Irish Dance club Blackbirds performs at Common Grounds

Elena Morey

A&E Editor

Ever wondered what it would sound like if someone taught six Clydesdale horses how to beautifully tap dance to Christmas music?  Well, on Nov. 30., the Irish Step Club Blackbirds performed at Common Grounds.  They had their festive Christmas socks on and most had the Blackbirds shirt.  The music and the cheerful steps all welcomed the season.

Irish Dance comes from a common fable, depicting a story similar to Footloose.  A king bans dancing but the villagers wish to continue.  They develop a style of dancing that evolves the lower half of the body so in case the soldiers looked over the wall, it would not appear as though they are dancing.  Thus, Irish Dance was born.

The College’s Irish Dance club got their name from “the traditional dance called ‘Blackbird,’ which is the coolest traditional dance,” said Haylee Maude’19, Blackbirds’s president, who has been heavily involved since 2015.  “You could go anywhere in the world and if they knew Blackbird, it would be the exact same steps.  It is passed down from generations and cultures, which I think is really inspiring,” said Maude.  She began Irish dancing at the age of nine, inspired by a Riverdance performance her parents took her to.  At the age of 15 she had major spinal surgery and had to quit, but when she came to Wooster, she became a part of the club and found her passion rekindled. “This club means a lot to me,” she said.  “I did not expect Irish Dance to be such an important part of my life since coming to college.  There is a deep sense of community among the club and this year is the largest the club has ever been.  There are more beginners than the years I’ve been a part of the club.  It’s really cool to see so many people interested.  We do not have any funding this year, however, which has made some activities and competitions difficult.”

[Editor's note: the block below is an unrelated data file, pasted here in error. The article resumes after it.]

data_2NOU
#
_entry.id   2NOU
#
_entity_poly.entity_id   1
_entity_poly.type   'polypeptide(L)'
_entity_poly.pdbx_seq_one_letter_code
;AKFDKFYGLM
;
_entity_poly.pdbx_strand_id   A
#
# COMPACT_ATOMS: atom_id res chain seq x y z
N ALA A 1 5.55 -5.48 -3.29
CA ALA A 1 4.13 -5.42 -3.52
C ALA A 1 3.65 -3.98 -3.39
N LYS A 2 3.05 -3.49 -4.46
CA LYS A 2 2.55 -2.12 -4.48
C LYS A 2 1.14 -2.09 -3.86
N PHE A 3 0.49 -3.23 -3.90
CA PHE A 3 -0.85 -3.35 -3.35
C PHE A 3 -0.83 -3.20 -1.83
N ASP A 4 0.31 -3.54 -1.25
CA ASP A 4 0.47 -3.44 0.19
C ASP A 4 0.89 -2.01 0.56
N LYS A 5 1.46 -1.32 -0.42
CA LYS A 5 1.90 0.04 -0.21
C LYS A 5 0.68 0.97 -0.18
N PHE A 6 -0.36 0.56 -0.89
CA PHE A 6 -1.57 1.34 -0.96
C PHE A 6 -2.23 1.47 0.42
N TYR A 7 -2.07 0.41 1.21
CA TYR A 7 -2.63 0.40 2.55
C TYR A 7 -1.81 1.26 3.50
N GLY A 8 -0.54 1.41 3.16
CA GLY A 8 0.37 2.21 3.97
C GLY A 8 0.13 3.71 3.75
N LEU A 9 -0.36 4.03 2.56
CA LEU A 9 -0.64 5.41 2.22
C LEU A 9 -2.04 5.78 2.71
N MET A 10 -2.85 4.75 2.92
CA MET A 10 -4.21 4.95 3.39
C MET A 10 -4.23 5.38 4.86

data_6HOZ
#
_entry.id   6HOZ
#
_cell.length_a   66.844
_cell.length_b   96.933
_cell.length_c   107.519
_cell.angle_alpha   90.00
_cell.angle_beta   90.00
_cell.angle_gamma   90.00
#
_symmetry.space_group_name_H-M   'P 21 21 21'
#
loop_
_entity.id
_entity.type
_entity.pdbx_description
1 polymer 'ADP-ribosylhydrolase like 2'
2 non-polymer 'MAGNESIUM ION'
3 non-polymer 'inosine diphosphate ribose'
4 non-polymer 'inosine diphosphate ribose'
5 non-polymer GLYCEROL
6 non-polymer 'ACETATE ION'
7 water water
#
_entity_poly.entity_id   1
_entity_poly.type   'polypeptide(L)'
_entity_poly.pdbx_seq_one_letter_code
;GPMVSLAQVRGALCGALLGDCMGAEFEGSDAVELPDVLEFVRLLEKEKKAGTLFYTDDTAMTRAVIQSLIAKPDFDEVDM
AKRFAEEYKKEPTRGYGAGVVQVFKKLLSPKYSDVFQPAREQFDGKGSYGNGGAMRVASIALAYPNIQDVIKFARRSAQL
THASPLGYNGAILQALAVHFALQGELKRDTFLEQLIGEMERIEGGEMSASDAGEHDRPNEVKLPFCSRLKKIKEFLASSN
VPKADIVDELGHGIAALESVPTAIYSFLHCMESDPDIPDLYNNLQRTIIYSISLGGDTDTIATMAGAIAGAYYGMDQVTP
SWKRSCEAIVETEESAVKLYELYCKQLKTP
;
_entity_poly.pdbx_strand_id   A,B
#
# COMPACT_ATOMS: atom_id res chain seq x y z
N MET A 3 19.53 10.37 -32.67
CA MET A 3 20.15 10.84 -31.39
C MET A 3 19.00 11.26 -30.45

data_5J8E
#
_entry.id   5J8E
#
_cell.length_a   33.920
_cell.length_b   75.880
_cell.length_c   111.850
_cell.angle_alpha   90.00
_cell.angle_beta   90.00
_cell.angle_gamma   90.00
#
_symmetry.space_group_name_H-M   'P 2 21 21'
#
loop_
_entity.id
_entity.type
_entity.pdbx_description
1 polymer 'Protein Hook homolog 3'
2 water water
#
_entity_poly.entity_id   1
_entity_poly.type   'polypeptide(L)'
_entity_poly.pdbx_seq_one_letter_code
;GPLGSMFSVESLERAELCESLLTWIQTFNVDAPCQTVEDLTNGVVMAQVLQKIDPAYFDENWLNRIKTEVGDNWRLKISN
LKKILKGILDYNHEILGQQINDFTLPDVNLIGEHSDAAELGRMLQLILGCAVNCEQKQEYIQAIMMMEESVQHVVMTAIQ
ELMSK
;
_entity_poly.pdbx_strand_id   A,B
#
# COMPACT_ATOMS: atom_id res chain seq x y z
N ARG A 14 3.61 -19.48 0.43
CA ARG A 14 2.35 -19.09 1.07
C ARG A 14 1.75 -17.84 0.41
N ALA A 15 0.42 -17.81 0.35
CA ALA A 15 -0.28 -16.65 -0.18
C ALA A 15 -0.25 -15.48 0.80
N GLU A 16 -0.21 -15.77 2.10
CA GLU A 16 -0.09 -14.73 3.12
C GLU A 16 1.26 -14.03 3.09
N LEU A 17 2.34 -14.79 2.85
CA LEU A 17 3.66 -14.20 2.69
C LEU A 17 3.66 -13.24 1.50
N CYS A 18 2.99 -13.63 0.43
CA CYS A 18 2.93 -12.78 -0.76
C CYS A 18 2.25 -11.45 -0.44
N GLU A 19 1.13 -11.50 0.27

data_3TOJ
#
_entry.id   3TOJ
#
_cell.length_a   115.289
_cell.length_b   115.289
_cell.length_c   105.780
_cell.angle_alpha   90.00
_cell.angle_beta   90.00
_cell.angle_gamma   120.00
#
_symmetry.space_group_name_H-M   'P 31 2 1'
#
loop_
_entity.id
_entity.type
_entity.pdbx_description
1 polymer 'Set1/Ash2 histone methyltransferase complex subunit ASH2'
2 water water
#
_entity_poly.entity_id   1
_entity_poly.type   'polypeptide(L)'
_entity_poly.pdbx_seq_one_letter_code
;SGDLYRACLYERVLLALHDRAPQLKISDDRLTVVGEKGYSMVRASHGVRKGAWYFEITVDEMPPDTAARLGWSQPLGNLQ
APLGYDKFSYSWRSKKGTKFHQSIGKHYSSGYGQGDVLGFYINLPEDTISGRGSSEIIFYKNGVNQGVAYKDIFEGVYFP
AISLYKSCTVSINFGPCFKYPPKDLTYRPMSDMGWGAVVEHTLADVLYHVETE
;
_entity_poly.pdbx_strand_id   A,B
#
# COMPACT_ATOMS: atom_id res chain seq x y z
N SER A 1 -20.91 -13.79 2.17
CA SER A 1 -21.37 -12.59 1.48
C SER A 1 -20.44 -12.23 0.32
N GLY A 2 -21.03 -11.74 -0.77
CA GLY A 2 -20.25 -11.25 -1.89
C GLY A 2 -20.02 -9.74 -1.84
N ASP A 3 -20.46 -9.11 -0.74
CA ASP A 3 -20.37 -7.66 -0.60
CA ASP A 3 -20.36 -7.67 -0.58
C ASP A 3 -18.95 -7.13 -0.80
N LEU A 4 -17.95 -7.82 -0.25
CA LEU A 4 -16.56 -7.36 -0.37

The performance on Friday showcased some different styles of the art also known as hard shoe and soft shoe, called gillies.  The hard shoe is very loud and the gillies are surprisingly silent.  One can certainly hear the hard shoe from outside Common Grounds.  “I prefer dancing in hard shoe because I like the sound it makes and is a lot more dramatic and traditional.  Hard shoe is what Irish Dance is known for and poses a greater challenge.  If you make a mistake, everyone can hear it.  Soft shoe is lighter and light-footed.  The dance moves are a little more flowy and staged movement,” Maude said.  

Throughout the performance, there was a great amount of energy and the dancers were working up a sweat.  The effort, joy and passion amongst all of them regardless of their abilities was fantastic and indeed inspiring to watch. “When I dance, I feel super relaxed.  It is definitely a great way to relieve stress.  It is so freeing and a massive release of positive energy,” Maude said, despite admitting it takes a lot of stamina and general fitness to perform more complex dances back to back.  Yet, the entire club does it beautifully and makes it look way easier than it is.

The rhythmic clicking of their shoes on the floor was in time to the modern Christmas music and the line movement was intriguing to watch.  One struggled deciding where to look, at the fantastically complex footwork or at their movement in the space as a whole.  

If you want to learn more, feel free to contact Maude at HMaude19@wooster.edu.  The next Blackbird performance is this Friday, at the WAC Winter Bash from 10:20-10:30 p.m. in the Alley.

(Photo by Jake Lautman)

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